We all use the term "Bellwether" -- think about GE's earnings miss and Google's (GOOG) earnings beat -- but did you ever wonder where it comes from?
It turns out that the term references a castrated ram (No, this is not a cheap shot at GE). English shepards used to employ a castrated ram -- also know as a wether -- to help manage the flock. Despite the Ram's missing accoutrement, the flock of sheep, not knowing any better, followed it anyway. (Gee, that sounds suspiciously familiar!). To make it easy to locate the flock in large fields or thick fog, the shepherds hung a bell around the wether's neck.
Hence the term bellwether: In the stock market, a bellwether (barometer stock in the UK) is the stock of a company that is regarded as a leader in its given industry (castration optional). . .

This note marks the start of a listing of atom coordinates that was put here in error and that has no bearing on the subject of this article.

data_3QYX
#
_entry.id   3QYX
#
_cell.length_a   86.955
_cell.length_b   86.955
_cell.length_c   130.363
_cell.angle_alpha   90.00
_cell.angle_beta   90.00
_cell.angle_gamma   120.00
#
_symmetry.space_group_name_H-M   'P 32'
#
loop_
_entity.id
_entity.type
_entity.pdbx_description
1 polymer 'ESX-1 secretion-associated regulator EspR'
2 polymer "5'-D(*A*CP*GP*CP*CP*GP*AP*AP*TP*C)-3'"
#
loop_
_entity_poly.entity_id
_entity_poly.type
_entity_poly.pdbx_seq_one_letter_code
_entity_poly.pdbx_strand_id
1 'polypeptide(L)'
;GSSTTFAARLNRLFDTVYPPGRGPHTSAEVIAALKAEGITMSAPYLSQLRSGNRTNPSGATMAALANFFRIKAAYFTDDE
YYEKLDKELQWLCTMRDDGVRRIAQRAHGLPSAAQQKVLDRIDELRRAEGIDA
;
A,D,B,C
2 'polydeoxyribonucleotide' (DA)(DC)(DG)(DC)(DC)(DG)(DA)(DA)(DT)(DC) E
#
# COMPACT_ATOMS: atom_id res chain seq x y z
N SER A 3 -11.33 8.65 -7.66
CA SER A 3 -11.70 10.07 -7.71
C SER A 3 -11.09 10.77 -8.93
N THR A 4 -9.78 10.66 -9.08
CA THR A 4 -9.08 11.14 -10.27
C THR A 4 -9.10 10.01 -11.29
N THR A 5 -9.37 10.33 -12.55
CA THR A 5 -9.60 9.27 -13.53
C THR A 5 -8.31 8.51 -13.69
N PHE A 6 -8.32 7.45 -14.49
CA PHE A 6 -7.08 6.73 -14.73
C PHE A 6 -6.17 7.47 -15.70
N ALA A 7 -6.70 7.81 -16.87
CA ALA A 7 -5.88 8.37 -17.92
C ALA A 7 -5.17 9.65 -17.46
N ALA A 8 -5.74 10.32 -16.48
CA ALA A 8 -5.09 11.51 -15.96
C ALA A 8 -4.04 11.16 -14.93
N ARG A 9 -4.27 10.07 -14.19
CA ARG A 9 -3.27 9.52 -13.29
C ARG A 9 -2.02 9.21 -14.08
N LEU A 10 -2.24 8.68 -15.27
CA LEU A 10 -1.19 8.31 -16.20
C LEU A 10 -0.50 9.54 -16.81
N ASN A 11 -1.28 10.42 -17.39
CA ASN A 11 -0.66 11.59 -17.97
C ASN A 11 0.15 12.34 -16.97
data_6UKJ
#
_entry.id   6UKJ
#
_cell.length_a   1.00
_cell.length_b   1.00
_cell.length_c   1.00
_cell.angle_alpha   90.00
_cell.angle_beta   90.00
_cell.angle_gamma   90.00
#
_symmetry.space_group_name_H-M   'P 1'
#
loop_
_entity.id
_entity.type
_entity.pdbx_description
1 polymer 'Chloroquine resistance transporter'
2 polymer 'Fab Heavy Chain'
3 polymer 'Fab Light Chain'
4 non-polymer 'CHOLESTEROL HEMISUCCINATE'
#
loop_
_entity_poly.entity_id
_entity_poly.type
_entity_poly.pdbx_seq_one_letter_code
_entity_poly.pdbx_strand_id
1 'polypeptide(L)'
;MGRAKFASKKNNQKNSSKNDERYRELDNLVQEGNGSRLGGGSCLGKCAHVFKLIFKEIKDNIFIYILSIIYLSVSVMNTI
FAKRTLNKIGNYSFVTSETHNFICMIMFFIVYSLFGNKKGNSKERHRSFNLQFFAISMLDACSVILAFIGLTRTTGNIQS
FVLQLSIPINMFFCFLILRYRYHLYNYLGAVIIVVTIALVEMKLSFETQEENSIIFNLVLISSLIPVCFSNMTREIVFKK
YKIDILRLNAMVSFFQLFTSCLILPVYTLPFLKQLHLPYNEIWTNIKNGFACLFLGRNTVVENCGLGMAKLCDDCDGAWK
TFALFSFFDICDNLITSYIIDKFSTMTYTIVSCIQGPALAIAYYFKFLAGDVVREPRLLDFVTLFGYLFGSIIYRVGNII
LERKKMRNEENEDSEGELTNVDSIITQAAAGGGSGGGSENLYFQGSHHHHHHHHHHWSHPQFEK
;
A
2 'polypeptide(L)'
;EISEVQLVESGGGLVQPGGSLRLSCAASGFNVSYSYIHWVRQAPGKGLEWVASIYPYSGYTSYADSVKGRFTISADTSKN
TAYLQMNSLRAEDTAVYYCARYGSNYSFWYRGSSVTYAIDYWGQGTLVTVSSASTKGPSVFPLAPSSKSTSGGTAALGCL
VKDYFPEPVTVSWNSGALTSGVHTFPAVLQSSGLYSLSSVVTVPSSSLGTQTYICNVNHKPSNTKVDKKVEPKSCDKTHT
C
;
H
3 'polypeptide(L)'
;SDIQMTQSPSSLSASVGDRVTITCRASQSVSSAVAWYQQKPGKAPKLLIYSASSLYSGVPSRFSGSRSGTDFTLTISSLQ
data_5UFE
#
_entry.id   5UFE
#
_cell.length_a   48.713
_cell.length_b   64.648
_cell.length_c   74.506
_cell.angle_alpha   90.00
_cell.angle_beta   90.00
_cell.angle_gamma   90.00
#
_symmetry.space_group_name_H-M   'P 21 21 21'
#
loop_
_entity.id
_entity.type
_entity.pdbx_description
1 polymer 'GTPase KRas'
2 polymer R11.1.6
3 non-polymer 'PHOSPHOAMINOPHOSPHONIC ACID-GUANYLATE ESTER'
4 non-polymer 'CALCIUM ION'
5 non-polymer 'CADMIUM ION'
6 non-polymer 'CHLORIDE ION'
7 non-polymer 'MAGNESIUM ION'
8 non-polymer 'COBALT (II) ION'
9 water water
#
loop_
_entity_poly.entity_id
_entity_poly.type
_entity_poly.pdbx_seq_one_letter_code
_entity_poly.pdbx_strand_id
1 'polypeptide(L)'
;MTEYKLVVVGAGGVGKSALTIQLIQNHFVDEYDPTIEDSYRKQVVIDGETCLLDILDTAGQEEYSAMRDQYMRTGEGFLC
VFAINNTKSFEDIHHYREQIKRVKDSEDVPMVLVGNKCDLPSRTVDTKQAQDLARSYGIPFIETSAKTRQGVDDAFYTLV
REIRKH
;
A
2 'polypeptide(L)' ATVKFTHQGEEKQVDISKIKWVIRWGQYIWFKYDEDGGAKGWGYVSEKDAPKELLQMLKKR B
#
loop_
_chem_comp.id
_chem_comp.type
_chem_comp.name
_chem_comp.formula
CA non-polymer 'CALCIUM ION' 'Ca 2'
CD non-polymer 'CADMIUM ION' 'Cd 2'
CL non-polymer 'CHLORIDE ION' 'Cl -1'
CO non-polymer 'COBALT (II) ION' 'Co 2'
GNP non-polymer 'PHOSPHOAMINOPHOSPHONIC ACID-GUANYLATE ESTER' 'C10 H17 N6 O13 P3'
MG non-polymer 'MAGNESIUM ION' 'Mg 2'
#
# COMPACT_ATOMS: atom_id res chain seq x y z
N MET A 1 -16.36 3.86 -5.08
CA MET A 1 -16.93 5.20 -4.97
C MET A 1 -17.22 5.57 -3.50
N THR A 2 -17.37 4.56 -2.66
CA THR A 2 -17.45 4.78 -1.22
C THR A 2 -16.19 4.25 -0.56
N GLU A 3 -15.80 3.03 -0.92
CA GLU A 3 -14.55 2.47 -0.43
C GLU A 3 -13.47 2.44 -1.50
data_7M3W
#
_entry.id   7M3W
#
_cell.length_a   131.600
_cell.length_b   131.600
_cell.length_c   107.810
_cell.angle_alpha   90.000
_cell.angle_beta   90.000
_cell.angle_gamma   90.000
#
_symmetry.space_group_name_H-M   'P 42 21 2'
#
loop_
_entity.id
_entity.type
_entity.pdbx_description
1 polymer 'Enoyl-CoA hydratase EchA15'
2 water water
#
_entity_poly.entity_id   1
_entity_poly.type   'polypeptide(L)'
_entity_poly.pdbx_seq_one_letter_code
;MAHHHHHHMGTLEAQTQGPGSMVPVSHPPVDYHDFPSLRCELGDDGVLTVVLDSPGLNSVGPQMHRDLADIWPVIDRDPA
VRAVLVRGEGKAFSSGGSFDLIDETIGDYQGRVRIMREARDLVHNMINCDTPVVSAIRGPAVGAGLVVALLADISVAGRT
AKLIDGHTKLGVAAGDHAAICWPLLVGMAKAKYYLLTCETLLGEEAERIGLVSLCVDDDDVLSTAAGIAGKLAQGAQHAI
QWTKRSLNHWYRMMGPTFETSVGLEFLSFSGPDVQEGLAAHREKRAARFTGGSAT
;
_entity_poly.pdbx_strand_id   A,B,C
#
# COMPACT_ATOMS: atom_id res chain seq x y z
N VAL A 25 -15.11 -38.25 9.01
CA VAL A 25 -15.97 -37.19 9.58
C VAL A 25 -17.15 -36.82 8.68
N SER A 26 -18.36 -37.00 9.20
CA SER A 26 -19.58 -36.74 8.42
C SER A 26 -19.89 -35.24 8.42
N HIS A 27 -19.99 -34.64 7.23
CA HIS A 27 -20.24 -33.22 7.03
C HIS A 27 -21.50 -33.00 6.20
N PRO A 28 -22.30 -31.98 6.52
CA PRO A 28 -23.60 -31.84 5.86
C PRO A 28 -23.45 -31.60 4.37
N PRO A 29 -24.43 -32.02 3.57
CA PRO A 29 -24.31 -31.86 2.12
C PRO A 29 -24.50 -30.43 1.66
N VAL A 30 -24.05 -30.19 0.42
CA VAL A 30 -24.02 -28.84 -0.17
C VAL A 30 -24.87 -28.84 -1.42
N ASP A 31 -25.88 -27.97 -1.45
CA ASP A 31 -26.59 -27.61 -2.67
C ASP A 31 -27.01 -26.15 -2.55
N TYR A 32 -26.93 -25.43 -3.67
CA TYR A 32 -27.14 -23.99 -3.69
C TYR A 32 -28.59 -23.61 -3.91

Now you know!
Hat tip JW
TrackBack URL for this entry:
Listed below are links to weblogs that reference Bellwether Defined:
Nice... ACI has you stock high.
but is it a post worthy of a philosopher king?
Posted by: Eric Davis | Apr 21, 2008 3:03:28 PM
The comments to this entry are closed.